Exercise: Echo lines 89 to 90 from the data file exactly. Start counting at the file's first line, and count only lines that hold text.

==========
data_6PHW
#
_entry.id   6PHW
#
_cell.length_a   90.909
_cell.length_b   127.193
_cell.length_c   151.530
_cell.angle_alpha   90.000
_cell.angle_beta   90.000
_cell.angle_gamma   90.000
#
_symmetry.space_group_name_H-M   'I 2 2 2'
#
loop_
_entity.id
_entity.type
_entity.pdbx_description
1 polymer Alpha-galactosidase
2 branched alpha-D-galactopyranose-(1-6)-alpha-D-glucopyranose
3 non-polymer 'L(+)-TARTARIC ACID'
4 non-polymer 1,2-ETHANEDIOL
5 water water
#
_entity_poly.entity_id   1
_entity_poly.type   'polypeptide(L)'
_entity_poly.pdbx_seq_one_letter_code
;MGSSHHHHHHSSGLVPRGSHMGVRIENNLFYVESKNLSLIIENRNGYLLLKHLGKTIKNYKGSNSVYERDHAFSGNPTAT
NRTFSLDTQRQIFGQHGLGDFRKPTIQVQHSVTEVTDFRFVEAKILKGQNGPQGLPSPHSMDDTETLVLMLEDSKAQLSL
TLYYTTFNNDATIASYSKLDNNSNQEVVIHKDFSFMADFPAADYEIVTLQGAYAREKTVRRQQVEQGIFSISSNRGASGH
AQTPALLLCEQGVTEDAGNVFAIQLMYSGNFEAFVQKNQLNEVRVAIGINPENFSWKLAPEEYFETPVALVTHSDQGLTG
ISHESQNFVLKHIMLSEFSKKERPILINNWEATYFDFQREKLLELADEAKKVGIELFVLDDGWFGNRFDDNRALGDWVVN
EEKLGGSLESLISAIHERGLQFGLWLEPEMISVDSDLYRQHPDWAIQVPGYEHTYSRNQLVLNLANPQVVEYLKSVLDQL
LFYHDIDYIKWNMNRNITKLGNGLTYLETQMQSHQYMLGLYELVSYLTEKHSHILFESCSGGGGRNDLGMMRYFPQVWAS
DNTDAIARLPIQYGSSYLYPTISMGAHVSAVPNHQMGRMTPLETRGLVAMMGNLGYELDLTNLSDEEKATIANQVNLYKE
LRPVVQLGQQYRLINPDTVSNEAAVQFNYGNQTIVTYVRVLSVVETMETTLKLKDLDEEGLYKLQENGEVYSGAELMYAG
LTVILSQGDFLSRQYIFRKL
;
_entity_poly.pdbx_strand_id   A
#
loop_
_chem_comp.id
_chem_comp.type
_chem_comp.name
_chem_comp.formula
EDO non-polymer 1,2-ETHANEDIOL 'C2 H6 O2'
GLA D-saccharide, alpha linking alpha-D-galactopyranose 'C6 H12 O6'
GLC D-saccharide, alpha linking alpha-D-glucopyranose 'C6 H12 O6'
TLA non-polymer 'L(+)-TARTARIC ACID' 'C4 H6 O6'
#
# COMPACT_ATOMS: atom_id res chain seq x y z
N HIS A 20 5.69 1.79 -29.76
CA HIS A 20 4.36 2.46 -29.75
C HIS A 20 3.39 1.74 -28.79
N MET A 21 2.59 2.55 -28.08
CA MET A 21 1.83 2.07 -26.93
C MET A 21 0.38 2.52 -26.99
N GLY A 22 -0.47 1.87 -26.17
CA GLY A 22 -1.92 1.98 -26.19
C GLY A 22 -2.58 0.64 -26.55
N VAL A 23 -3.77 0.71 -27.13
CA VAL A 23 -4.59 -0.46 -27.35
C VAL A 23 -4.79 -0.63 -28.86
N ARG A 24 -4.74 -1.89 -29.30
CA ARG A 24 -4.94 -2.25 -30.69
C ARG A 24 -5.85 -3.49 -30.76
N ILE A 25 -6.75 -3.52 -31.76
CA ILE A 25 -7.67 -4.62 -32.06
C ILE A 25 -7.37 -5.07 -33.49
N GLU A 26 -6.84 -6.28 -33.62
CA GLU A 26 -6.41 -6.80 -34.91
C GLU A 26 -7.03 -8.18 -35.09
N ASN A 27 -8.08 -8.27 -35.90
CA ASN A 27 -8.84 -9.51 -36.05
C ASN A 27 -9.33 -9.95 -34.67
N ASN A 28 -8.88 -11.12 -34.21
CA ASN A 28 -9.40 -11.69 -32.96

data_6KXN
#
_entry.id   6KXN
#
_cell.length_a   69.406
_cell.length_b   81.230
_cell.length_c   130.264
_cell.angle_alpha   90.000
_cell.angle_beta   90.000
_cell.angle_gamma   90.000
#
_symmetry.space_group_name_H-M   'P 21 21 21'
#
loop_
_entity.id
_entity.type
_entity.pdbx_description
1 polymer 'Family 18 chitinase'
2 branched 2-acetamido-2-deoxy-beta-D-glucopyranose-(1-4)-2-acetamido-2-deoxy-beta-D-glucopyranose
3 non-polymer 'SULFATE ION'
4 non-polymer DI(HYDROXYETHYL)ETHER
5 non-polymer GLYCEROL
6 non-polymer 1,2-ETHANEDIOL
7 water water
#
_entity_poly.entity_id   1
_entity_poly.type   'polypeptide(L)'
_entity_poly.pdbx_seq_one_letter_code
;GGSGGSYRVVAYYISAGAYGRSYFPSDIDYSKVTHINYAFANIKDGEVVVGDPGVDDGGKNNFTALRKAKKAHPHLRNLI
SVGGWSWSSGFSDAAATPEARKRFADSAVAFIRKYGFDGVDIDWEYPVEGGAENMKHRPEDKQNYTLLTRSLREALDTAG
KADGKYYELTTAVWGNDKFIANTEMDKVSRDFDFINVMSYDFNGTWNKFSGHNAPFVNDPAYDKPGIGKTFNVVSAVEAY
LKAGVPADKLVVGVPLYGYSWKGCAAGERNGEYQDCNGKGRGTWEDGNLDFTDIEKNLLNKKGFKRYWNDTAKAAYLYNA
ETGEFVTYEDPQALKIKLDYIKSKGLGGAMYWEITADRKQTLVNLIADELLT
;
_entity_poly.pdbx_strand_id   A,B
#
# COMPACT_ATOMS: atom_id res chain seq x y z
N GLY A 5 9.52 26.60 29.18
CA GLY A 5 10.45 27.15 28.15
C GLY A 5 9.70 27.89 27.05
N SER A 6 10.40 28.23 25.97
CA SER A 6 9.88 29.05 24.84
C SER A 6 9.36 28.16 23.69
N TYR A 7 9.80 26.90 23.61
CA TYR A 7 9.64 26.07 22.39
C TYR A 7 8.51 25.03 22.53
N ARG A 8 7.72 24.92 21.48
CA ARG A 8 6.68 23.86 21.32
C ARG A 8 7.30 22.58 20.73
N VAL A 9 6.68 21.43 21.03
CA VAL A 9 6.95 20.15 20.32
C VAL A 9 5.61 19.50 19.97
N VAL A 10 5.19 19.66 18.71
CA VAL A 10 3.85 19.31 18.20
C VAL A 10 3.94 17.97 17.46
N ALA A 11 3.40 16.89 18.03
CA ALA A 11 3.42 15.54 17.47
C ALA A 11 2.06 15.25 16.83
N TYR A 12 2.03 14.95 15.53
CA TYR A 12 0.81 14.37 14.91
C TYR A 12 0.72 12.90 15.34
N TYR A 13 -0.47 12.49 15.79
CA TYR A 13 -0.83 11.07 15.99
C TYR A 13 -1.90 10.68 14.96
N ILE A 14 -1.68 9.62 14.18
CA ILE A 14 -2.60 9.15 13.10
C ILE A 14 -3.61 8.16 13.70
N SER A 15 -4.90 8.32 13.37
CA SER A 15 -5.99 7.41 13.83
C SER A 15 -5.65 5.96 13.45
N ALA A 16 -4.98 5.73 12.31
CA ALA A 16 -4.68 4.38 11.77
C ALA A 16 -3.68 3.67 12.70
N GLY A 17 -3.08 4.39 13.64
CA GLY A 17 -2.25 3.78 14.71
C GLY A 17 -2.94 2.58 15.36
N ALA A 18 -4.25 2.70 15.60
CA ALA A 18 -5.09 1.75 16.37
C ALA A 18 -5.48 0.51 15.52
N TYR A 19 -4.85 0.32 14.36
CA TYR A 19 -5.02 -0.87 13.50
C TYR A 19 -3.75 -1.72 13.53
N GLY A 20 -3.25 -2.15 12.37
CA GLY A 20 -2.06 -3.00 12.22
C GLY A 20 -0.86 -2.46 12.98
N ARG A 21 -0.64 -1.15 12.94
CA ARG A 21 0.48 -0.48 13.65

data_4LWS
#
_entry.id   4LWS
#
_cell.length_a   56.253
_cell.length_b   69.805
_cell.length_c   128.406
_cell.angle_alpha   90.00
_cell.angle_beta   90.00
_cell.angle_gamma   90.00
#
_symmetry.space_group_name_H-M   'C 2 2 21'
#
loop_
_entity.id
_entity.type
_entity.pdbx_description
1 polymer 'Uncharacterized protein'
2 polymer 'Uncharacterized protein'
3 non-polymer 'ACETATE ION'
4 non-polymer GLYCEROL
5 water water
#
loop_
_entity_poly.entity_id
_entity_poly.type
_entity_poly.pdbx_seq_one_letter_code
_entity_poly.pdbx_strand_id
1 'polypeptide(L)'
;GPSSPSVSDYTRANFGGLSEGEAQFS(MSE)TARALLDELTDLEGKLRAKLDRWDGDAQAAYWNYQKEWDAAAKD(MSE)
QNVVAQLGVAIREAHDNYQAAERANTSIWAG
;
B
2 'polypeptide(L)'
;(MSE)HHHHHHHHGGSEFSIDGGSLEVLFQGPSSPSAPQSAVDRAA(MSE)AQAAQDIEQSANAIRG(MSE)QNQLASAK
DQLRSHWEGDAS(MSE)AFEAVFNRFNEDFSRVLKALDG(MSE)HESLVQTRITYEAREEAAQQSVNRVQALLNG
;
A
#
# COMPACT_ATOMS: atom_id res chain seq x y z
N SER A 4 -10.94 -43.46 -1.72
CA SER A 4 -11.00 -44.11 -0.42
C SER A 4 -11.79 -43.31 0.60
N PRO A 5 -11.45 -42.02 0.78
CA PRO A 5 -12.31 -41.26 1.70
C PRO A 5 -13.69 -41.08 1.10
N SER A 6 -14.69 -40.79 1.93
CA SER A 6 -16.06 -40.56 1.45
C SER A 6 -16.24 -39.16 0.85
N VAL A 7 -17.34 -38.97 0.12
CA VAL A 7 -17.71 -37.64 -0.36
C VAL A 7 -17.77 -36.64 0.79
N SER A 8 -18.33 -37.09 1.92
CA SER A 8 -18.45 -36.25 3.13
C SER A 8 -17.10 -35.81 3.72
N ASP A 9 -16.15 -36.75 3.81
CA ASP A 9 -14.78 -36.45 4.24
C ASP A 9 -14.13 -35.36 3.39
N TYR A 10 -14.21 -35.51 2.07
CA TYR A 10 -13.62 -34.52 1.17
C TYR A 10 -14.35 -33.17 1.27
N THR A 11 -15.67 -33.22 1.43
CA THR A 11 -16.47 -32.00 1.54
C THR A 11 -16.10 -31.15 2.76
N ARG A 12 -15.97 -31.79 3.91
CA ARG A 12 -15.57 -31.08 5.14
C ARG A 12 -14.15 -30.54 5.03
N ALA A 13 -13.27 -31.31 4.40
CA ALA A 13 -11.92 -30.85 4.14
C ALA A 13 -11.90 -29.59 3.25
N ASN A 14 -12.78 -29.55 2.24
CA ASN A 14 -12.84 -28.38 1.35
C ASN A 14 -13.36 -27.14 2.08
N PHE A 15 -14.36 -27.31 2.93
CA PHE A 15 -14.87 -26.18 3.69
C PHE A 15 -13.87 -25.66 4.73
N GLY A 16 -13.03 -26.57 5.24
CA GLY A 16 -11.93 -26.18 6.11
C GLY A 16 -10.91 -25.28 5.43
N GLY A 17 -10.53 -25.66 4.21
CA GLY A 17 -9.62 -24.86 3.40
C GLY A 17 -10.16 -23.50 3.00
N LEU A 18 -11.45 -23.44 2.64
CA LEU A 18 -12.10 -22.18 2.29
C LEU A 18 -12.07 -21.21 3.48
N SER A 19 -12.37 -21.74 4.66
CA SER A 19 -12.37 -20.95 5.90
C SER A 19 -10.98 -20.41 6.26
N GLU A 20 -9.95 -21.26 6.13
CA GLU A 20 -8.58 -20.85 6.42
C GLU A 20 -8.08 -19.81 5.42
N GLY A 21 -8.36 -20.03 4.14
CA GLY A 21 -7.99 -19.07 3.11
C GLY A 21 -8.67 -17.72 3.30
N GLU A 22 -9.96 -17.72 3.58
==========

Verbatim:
#
loop_